Name: K2 Chhogori (Balti); Godwin-Austen (briefly, British).
Height: 8,611 metres (28,251 ft)
Location: In the Karakoram Range, Kashmir, on the border between Pakistan and China.
First climbed: 1954 (Achille Compagnoni and Lino Lacedelli)
Climb Time: 1 - 2 months
Best Season to Climb: June - August

Introduction to K2

The first man to climb all 14 eight-thousander mountains, Reinhold Messner, called K2 the ‘Mountain of Mountains’. Surrounded by the highest concentration of high peaks in the world, K2 (8,611 m/ 28,251 ft) is the world’s second highest mountain, beaten only by the indomitable Mount Everest (8,848m/ 29,029 ft). 

The mountain’s infamy as the ‘Savage Mountain’ – centred around its intense climbing challenges and vicious weather – has inspired many to attempt climbing it, to write about it and even to make Hollywood movies about it.

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But, statistically, for every four successful ascents, one climber dies. And with only a little over 300 successful ascents, K2 is arguably one of the world’s greatest mountaineering challenges.

History of K2

Since the commercial era of climbing in this region took off in the late 1980s, K2 has been one of its global stars. It even has a couple of Hollywood movies to its name: K2 (1991), starring Michael Biehn and Matt Craven and Vertical Limit (2000), starring Chris O'Donnell and Scott Glenn.

The mountain was first discovered by a westerner in 1856. Colonel T G Montgomerie was performing a survey of India, and assigned the peak the name K2 because it was the second mountain visible to him in the Karakoram Range. 

In total, six mountains were given these somewhat uninspired names. In the 1850s, six huge mountains were named from K1-K6, though many have now been renamed (K1 is now called Masherbrum). All of these were visible from Montgomerie’s survey station on Mount Harumukh in Kasmir.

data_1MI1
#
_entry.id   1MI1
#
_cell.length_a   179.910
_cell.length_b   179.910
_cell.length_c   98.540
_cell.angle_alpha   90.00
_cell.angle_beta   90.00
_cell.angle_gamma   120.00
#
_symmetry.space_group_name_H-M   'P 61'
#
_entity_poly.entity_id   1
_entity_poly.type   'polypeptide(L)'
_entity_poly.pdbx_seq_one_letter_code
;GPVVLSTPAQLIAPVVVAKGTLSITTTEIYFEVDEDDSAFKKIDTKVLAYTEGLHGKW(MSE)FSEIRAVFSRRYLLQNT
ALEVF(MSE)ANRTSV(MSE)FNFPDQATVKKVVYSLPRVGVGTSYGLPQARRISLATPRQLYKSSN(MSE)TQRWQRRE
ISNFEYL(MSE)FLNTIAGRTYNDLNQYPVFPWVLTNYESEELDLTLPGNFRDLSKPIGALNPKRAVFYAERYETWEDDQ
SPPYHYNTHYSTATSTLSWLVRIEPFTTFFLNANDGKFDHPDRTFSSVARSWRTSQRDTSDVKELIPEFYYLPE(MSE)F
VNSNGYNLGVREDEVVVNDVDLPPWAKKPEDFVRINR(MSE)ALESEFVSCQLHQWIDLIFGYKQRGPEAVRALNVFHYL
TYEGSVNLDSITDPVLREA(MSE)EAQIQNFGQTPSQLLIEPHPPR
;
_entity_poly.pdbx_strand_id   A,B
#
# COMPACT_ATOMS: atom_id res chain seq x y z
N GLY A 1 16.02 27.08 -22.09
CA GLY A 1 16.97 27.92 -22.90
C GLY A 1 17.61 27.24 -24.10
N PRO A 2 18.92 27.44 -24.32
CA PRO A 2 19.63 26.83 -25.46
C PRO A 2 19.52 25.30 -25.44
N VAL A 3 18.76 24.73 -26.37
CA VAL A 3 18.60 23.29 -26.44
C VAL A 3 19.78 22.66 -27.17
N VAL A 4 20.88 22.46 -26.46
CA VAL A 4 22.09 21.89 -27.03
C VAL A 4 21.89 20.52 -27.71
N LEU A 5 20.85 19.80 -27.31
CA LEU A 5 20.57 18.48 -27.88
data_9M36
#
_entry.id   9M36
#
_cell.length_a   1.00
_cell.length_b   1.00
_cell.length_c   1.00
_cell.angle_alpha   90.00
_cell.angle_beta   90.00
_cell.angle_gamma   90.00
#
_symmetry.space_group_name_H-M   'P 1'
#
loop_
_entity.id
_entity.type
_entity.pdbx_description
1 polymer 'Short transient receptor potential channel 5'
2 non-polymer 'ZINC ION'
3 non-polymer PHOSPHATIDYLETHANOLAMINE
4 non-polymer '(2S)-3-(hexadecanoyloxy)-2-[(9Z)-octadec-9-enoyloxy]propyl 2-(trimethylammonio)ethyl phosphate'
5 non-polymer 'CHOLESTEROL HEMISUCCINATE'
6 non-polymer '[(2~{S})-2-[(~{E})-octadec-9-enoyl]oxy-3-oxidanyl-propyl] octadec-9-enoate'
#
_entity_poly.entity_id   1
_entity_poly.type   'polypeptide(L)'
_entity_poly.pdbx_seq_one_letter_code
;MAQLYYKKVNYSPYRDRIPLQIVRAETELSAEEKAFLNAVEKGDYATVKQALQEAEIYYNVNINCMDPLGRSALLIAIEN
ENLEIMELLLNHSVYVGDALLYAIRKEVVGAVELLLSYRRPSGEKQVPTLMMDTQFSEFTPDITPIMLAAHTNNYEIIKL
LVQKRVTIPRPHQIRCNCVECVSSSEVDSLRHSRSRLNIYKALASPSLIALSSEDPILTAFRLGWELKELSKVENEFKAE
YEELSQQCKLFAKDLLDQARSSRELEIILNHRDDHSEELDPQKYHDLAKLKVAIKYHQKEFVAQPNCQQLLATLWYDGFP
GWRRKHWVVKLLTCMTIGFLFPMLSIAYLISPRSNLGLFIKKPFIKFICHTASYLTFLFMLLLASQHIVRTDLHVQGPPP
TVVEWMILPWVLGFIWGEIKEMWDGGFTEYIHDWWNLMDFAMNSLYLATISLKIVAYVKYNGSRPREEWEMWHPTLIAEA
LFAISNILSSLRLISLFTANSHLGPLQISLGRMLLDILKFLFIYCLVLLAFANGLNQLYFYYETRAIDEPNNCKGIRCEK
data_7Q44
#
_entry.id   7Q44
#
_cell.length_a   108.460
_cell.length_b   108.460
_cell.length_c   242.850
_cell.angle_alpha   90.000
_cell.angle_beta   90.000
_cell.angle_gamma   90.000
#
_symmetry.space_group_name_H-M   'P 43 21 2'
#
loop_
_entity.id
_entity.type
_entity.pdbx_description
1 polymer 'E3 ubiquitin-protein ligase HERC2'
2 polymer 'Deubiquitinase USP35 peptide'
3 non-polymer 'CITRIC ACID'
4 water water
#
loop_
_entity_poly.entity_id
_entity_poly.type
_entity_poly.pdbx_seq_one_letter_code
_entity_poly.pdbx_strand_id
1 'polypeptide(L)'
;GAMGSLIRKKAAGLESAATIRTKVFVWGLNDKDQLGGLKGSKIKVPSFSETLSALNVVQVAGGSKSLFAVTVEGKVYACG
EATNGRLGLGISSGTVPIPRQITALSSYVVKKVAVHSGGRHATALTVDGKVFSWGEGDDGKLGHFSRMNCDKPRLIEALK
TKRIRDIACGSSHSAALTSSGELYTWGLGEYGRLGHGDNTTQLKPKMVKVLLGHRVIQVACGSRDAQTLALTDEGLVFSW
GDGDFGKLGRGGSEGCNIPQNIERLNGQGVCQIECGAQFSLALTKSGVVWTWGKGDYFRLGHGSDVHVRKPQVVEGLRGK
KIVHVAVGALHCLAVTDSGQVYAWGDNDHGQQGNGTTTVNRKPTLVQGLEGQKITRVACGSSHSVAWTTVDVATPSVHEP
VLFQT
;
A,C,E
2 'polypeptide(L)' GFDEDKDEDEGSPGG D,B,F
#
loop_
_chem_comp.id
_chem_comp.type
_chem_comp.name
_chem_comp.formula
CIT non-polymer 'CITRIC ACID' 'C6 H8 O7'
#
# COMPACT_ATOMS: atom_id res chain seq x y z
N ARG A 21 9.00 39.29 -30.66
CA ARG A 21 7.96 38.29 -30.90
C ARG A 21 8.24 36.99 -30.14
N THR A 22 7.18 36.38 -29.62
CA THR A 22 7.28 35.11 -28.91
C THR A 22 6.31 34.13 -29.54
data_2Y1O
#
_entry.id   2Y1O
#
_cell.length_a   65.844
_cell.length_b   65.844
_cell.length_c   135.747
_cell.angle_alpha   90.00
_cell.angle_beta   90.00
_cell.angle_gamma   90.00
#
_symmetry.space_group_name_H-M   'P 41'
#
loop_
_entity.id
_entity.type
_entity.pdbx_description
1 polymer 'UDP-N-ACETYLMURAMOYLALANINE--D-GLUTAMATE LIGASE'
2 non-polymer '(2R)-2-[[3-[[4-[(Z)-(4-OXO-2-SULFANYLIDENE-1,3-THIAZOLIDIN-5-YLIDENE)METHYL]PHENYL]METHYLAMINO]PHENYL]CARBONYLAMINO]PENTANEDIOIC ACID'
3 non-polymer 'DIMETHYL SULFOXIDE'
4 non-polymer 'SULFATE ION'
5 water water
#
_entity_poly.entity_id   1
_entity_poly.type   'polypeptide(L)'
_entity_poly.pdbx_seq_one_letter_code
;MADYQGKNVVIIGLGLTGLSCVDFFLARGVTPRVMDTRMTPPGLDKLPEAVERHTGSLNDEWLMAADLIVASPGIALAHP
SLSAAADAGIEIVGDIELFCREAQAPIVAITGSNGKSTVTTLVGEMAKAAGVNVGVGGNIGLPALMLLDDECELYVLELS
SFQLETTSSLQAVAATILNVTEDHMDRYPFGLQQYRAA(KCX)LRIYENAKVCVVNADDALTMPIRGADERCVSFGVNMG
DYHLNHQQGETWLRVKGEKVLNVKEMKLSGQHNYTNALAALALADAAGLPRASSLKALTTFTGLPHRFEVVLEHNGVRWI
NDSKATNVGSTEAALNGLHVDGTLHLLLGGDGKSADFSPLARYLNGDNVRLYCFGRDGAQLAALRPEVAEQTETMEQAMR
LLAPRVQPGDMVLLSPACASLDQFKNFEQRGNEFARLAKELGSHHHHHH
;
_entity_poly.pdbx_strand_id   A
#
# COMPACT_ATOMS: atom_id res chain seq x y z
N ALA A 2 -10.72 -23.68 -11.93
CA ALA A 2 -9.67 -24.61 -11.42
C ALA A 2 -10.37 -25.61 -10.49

The Godwin-Austen glacier (see below) was named after the first K2 surveyor, Colonel H Godwin-Austen, an English geologist and topographer from the 19th Century.

A History of Climbing on K2

A hugely revered mountain for climbers, K2 is also one of the most challenging. 

Severe storms make an already demanding climb even more dangerous, and can trap climbers in high altitude camps longer than is safe (see 1986 K2 disaster below). The technical climbing demanded by K2 at this height is also very difficult – even for the most experienced climbers. As such, the total number of successful summits achieve are far fewer than on Everest and several other eight-thousanders.

Yet, K2 has a long and interesting climbing history, including a number of notable ascents. 

The first attempt to climb the mountain was in 1902 by a British chemist called Oscar Eckhenstein and six others. After five failed attempts made during 68 days on the mountain, terrible weather and other issues left him to concede defeat having reached 6,525 m (21,407 ft). His route was not used again for 74 years.

A renowned Italian, the Duke of Abruzzi also made an attempt on K2 to reach the summit. The Standard route, the Abruzzi Spur, is named after him. He took the south-east route, reaching 6,250 m (20,510 ft) before the difficulty became too great to continue.

In 1939, Fritz Weissner reached just 229 vertical metres (750 ft) from the summit before turning back. It’s said that the reason was a fear in his companion Sherpa that reaching the summit after dark meant spirits would kill them, so the group retreated out of respect or good judgement! Given the lack of respect some climbers show for local customs, this story is a credit to Weissner and his team.

A further failed attempt on reaching the summit was made in 1953 by Charles Houston and a team, including Arthur Gilkey. He became the focus of the ascent as he developed blood clots that caused him to need to be lowered down the mountain. A number of near disasters finally reached their somewhat inevitable ending, as Gilkey was swept off the mountain in an avalanche. His remains were not discovered for another 40 years.

In total, 80 people have died on these slopes, 13 in the 1986 season alone. This gives K2 a death rate (summit success/deaths) of around 25 %, one of the highest ratings in the world.



Located in the north-western Karakoram mountain range, K2 is located between Baltistan and Xinjiang, China. As a glacier and snow-covered, pyramidal mountain, it rises abruptly from its base at approximately 4,500 m (14,764 ft) to its towering summit at 8,611 m (28,251 ft). 

Its prominence, among this consistently high region, is only the 22nd largest in the world. In fact, such is the regions elevation, it is possible to walk a path between K2 and Everest that never drops below 4,594 m (15,072 ft).

K2 hosts a number of glaciers, most notably the Godwin-Austen glacier (or Concordia) to the south and the Qogir/K2 glacier to the north. The Godwin-Austen glacier feeds the enormous Baltoro glacier, its name a relic of an early British exploration. In fact, K2, for a time, the British knew the mountain as Mount Godwin-Austen, though the name clearly never stuck.